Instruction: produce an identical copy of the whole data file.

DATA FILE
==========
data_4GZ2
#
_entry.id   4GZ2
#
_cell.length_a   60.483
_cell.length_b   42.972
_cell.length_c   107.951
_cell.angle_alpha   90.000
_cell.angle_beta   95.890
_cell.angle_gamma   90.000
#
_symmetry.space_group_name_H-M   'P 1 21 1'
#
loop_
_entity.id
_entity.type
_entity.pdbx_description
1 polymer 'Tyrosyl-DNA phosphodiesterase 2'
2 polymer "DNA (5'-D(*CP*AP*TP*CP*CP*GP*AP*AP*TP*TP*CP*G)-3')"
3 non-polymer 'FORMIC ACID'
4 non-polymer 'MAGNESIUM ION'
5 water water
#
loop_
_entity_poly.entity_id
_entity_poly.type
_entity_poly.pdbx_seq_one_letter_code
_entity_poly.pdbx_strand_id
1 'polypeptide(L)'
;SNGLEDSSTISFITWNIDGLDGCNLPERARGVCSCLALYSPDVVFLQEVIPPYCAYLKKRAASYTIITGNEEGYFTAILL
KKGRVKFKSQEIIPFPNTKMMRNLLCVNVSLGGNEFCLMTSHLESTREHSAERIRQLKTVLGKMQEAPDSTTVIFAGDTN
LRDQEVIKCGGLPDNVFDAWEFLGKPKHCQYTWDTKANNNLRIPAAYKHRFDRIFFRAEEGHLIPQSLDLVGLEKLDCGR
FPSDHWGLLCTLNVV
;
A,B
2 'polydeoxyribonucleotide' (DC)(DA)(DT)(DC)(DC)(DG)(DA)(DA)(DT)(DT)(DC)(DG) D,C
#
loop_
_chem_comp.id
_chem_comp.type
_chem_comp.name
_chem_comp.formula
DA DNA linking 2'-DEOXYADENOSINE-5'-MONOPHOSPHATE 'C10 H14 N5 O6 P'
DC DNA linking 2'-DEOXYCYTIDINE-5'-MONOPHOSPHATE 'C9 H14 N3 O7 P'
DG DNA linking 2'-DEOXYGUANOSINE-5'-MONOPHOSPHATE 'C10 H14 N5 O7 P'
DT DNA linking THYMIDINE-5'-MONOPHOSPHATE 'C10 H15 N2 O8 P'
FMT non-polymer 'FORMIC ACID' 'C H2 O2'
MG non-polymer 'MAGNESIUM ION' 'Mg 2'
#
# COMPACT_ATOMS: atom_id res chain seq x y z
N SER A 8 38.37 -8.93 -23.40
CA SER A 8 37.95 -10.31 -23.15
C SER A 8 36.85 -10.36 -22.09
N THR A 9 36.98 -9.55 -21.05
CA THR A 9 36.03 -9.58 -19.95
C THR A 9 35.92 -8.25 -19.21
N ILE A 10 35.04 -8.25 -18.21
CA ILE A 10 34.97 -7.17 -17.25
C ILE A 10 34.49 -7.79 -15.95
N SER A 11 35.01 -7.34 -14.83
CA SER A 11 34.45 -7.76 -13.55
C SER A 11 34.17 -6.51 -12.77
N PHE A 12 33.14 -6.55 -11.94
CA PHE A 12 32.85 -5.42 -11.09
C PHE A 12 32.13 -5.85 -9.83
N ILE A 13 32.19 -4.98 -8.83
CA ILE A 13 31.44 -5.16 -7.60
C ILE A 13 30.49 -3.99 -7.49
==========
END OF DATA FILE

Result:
data_4GZ2
#
_entry.id   4GZ2
#
_cell.length_a   60.483
_cell.length_b   42.972
_cell.length_c   107.951
_cell.angle_alpha   90.000
_cell.angle_beta   95.890
_cell.angle_gamma   90.000
#
_symmetry.space_group_name_H-M   'P 1 21 1'
#
loop_
_entity.id
_entity.type
_entity.pdbx_description
1 polymer 'Tyrosyl-DNA phosphodiesterase 2'
2 polymer "DNA (5'-D(*CP*AP*TP*CP*CP*GP*AP*AP*TP*TP*CP*G)-3')"
3 non-polymer 'FORMIC ACID'
4 non-polymer 'MAGNESIUM ION'
5 water water
#
loop_
_entity_poly.entity_id
_entity_poly.type
_entity_poly.pdbx_seq_one_letter_code
_entity_poly.pdbx_strand_id
1 'polypeptide(L)'
;SNGLEDSSTISFITWNIDGLDGCNLPERARGVCSCLALYSPDVVFLQEVIPPYCAYLKKRAASYTIITGNEEGYFTAILL
KKGRVKFKSQEIIPFPNTKMMRNLLCVNVSLGGNEFCLMTSHLESTREHSAERIRQLKTVLGKMQEAPDSTTVIFAGDTN
LRDQEVIKCGGLPDNVFDAWEFLGKPKHCQYTWDTKANNNLRIPAAYKHRFDRIFFRAEEGHLIPQSLDLVGLEKLDCGR
FPSDHWGLLCTLNVV
;
A,B
2 'polydeoxyribonucleotide' (DC)(DA)(DT)(DC)(DC)(DG)(DA)(DA)(DT)(DT)(DC)(DG) D,C
#
loop_
_chem_comp.id
_chem_comp.type
_chem_comp.name
_chem_comp.formula
DA DNA linking 2'-DEOXYADENOSINE-5'-MONOPHOSPHATE 'C10 H14 N5 O6 P'
DC DNA linking 2'-DEOXYCYTIDINE-5'-MONOPHOSPHATE 'C9 H14 N3 O7 P'
DG DNA linking 2'-DEOXYGUANOSINE-5'-MONOPHOSPHATE 'C10 H14 N5 O7 P'
DT DNA linking THYMIDINE-5'-MONOPHOSPHATE 'C10 H15 N2 O8 P'
FMT non-polymer 'FORMIC ACID' 'C H2 O2'
MG non-polymer 'MAGNESIUM ION' 'Mg 2'
#
# COMPACT_ATOMS: atom_id res chain seq x y z
N SER A 8 38.37 -8.93 -23.40
CA SER A 8 37.95 -10.31 -23.15
C SER A 8 36.85 -10.36 -22.09
N THR A 9 36.98 -9.55 -21.05
CA THR A 9 36.03 -9.58 -19.95
C THR A 9 35.92 -8.25 -19.21
N ILE A 10 35.04 -8.25 -18.21
CA ILE A 10 34.97 -7.17 -17.25
C ILE A 10 34.49 -7.79 -15.95
N SER A 11 35.01 -7.34 -14.83
CA SER A 11 34.45 -7.76 -13.55
C SER A 11 34.17 -6.51 -12.77
N PHE A 12 33.14 -6.55 -11.94
CA PHE A 12 32.85 -5.42 -11.09
C PHE A 12 32.13 -5.85 -9.83
N ILE A 13 32.19 -4.98 -8.83
CA ILE A 13 31.44 -5.16 -7.60
C ILE A 13 30.49 -3.99 -7.49